Taking medication for hypertension before bedtime will not only improve nighttime blood pressure control but also reduce the risk of developing diabetes, suggests a study published in the February 2016 issue of Diabetologia.
Since diabetes is a prime concern for people with high blood pressure, any steps that could cut your risk are worth a closer look.
Blood pressure normally peaks at midday and drops at night. But that nighttime dip doesn’t occur in some people with high blood pressure. And research indicates that having elevated blood pres-sure while you sleep—called nondipping blood pressure—significantly raises your odds of developing diabetes. It’s also a risk factor for stroke, heart attack and kidney disease.
Past research has suggested that taking blood pressure medications at night is associated with better blood pressure control and a reduced risk of heart attack, stroke, or heart failure, among nondippers.
To find out whether taking antihypertensive drugs before bed also reduces diabetes risk, Spanish researchers recruited 2,012 men and women (average age, 53) to participate in a six-year clinical trial. All subjects had high blood pressure, but not diabetes, at the outset. Half the subjects took all their blood pressure medication when they awoke in the morning, and the others took at least one drug at bedtime and the rest in the morning.
At the study’s end, people who took all their drugs at night were 57 percent less likely to have developed diabetes than those who dosed in the morning.
In this study, the drugs that provided the most protection against diabetes when taken in the evening were angiotensin II receptor blockers (ARBs) and angiotensin-converting enzyme (ACE) inhibitors. The one beta-blocker included in the clinical trial, nebivolol (Bystolic), was about equally effective. However, nighttime dosing of calcium channel blockers, alpha blockers, and diuretics didn’t show similar benefits.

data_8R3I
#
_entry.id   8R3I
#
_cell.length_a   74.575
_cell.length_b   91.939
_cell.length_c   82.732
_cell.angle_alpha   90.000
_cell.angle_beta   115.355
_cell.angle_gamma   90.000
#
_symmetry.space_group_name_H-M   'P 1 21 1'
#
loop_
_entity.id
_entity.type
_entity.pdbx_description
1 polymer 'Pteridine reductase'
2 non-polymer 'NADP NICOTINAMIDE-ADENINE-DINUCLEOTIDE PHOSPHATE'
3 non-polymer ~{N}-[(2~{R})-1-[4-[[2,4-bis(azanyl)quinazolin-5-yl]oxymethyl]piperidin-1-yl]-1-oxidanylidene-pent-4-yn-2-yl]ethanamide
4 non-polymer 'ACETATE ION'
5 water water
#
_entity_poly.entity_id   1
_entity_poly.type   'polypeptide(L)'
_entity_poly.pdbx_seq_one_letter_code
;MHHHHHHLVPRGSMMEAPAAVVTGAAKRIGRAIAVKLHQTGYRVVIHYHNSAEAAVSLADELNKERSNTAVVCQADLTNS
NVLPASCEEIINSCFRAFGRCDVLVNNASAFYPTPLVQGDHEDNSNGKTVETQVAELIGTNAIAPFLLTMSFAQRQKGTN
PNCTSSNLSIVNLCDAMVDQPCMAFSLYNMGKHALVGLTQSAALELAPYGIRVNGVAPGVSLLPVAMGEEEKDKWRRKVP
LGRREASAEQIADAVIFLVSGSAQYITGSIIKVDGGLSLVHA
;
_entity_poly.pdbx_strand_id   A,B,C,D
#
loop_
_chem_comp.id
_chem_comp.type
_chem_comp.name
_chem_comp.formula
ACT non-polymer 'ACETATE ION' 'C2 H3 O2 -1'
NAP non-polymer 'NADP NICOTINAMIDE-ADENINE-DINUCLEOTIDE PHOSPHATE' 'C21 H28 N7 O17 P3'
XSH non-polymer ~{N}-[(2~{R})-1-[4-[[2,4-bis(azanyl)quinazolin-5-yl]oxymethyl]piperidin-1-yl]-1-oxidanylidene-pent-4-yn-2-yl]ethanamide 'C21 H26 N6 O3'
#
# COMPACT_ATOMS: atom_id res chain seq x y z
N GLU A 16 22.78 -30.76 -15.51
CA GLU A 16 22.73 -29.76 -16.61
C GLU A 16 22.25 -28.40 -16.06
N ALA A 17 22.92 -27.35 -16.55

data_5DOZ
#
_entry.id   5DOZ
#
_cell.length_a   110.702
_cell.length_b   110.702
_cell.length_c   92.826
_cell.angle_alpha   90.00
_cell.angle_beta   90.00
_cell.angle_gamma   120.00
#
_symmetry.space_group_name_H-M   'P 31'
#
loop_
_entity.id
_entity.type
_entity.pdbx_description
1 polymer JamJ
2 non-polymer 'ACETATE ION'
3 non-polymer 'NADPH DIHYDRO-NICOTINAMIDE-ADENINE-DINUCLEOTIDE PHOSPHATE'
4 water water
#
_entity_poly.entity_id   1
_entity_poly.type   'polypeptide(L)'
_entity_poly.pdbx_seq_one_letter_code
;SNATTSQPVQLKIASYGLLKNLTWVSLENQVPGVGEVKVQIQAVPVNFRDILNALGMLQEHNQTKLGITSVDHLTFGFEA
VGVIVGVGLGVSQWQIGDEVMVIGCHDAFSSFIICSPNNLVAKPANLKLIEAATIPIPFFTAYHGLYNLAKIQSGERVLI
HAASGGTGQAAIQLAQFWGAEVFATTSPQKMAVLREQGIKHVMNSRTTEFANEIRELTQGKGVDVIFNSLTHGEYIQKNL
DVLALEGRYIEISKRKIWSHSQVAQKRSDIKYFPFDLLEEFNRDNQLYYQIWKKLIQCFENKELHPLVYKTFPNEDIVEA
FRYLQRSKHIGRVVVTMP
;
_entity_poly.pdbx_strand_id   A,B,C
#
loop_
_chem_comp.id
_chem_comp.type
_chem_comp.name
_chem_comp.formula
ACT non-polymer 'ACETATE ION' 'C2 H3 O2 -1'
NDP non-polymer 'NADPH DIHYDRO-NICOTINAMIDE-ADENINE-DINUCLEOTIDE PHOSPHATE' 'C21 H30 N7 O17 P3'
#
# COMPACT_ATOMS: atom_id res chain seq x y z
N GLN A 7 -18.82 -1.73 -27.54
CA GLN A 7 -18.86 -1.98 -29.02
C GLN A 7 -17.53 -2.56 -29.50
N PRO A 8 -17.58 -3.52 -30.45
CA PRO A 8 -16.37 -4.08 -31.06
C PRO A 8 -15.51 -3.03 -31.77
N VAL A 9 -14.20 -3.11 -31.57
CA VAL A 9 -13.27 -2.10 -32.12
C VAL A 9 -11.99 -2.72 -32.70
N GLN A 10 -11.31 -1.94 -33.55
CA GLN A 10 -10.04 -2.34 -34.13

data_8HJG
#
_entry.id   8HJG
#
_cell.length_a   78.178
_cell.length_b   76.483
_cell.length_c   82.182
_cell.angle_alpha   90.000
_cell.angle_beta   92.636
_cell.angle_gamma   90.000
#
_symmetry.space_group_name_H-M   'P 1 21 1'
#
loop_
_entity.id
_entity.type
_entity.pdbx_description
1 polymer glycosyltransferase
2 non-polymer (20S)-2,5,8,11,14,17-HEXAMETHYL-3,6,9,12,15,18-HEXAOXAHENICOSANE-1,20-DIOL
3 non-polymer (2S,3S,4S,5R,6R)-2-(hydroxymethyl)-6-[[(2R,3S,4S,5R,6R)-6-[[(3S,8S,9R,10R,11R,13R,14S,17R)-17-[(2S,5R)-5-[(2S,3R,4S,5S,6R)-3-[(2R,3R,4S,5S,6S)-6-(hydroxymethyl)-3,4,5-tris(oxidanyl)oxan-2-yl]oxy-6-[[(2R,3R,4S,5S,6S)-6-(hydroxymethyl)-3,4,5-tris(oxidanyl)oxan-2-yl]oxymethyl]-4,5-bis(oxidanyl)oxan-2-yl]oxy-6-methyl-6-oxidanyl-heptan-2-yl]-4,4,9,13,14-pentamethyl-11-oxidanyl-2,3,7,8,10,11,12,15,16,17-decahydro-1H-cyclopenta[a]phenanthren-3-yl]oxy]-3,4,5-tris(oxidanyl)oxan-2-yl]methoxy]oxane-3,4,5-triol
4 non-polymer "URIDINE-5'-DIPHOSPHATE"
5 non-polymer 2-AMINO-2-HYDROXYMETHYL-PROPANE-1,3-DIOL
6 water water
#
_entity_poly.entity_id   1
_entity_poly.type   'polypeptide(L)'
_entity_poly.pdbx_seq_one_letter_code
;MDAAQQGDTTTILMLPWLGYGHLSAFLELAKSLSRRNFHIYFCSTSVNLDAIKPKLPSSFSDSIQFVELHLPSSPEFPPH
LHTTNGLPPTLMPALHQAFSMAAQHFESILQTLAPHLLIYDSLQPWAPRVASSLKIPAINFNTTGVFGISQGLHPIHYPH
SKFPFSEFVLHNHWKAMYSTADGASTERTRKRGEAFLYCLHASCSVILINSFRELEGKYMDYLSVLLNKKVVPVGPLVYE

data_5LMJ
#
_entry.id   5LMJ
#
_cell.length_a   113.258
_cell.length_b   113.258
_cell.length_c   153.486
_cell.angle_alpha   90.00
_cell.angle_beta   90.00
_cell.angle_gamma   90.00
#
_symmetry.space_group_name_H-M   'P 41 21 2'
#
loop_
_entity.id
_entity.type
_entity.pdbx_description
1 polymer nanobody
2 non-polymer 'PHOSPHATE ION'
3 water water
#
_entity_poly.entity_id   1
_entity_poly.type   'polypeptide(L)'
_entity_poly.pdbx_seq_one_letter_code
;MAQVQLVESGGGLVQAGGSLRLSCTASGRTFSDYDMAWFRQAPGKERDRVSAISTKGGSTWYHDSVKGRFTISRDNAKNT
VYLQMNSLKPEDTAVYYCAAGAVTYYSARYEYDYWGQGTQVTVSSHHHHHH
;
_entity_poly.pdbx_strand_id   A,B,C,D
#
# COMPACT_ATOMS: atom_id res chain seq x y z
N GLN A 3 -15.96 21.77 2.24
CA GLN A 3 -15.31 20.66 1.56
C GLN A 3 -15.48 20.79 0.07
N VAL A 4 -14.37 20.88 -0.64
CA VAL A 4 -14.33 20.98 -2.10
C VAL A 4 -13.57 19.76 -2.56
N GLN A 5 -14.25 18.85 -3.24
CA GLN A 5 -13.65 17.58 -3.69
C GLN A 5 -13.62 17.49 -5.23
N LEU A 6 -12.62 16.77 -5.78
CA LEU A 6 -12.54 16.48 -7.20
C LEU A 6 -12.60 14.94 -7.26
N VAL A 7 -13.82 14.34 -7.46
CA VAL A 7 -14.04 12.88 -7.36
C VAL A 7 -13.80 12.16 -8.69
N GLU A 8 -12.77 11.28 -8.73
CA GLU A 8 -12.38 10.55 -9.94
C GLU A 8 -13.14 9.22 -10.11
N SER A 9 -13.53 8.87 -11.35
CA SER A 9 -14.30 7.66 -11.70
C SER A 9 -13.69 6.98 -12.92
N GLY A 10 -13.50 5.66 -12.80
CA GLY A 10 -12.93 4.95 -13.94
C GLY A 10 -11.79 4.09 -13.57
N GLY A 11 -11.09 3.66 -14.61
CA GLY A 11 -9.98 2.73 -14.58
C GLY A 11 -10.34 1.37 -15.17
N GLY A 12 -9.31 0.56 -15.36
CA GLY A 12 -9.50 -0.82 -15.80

An earlier study by the same authors found that taking antihypertensive drugs at bedtime guards against heart disease, too. “But,” says James L. Weiss, M.D., professor of cardiology at Johns Hopkins University School of Medicine in Baltimore, “using a diuretic medication at night might be unwise for some people since frequent bathroom trips could disturb your sleep. Otherwise, this strategy may make sense for patients at high risk for diabetes.” The American Diabetes Association agrees, recommending that patients take one or all of their blood pressure meds at night.
But before you make any changes to your drug-taking regimen, clear it with your doctor first. He or she may have you taking your blood pressure medication in the morning for good reason, such as preventing too-low blood pressure that may cause a fall if you get out of bed during the night.
If your doctor OKs nighttime doses, but you find it difficult to get into the evening habit, consider going back to taking your meds in the morning. All in all, the best time of day to take your blood pressure meds is when you know you’ll remember to take them.